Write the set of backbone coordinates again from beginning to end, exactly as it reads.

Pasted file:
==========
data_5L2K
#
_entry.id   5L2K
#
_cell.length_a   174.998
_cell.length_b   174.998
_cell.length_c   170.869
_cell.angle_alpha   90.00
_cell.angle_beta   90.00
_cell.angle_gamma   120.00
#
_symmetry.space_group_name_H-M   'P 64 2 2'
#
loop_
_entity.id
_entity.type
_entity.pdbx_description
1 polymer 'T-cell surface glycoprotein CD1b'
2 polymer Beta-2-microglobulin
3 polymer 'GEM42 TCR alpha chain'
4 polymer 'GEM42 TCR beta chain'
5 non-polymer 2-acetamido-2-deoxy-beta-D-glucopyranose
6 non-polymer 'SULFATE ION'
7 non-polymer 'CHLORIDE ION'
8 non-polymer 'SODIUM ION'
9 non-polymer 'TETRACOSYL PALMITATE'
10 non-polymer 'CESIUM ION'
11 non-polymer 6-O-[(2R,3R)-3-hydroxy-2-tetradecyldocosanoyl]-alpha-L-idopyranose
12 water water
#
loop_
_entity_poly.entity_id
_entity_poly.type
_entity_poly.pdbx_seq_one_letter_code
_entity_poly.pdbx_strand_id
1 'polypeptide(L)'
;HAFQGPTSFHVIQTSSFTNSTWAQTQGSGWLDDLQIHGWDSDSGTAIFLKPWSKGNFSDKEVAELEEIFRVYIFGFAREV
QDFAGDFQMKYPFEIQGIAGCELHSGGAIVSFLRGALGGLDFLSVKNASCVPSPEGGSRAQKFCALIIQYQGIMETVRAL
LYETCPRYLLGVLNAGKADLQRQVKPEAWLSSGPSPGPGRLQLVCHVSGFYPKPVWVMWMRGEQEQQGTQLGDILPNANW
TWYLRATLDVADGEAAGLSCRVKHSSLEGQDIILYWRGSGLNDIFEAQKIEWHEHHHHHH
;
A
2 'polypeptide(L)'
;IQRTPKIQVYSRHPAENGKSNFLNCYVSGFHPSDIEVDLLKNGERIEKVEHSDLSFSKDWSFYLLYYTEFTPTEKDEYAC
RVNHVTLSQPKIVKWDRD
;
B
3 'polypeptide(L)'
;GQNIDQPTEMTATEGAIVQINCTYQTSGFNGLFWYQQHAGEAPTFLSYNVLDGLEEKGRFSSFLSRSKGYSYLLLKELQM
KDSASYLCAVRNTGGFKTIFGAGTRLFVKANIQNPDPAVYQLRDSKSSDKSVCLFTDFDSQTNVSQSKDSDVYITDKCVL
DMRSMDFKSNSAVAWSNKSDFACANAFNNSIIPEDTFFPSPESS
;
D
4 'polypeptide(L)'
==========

data_5L2K
#
_entry.id   5L2K
#
_cell.length_a   174.998
_cell.length_b   174.998
_cell.length_c   170.869
_cell.angle_alpha   90.00
_cell.angle_beta   90.00
_cell.angle_gamma   120.00
#
_symmetry.space_group_name_H-M   'P 64 2 2'
#
loop_
_entity.id
_entity.type
_entity.pdbx_description
1 polymer 'T-cell surface glycoprotein CD1b'
2 polymer Beta-2-microglobulin
3 polymer 'GEM42 TCR alpha chain'
4 polymer 'GEM42 TCR beta chain'
5 non-polymer 2-acetamido-2-deoxy-beta-D-glucopyranose
6 non-polymer 'SULFATE ION'
7 non-polymer 'CHLORIDE ION'
8 non-polymer 'SODIUM ION'
9 non-polymer 'TETRACOSYL PALMITATE'
10 non-polymer 'CESIUM ION'
11 non-polymer 6-O-[(2R,3R)-3-hydroxy-2-tetradecyldocosanoyl]-alpha-L-idopyranose
12 water water
#
loop_
_entity_poly.entity_id
_entity_poly.type
_entity_poly.pdbx_seq_one_letter_code
_entity_poly.pdbx_strand_id
1 'polypeptide(L)'
;HAFQGPTSFHVIQTSSFTNSTWAQTQGSGWLDDLQIHGWDSDSGTAIFLKPWSKGNFSDKEVAELEEIFRVYIFGFAREV
QDFAGDFQMKYPFEIQGIAGCELHSGGAIVSFLRGALGGLDFLSVKNASCVPSPEGGSRAQKFCALIIQYQGIMETVRAL
LYETCPRYLLGVLNAGKADLQRQVKPEAWLSSGPSPGPGRLQLVCHVSGFYPKPVWVMWMRGEQEQQGTQLGDILPNANW
TWYLRATLDVADGEAAGLSCRVKHSSLEGQDIILYWRGSGLNDIFEAQKIEWHEHHHHHH
;
A
2 'polypeptide(L)'
;IQRTPKIQVYSRHPAENGKSNFLNCYVSGFHPSDIEVDLLKNGERIEKVEHSDLSFSKDWSFYLLYYTEFTPTEKDEYAC
RVNHVTLSQPKIVKWDRD
;
B
3 'polypeptide(L)'
;GQNIDQPTEMTATEGAIVQINCTYQTSGFNGLFWYQQHAGEAPTFLSYNVLDGLEEKGRFSSFLSRSKGYSYLLLKELQM
KDSASYLCAVRNTGGFKTIFGAGTRLFVKANIQNPDPAVYQLRDSKSSDKSVCLFTDFDSQTNVSQSKDSDVYITDKCVL
DMRSMDFKSNSAVAWSNKSDFACANAFNNSIIPEDTFFPSPESS
;
D
4 'polypeptide(L)'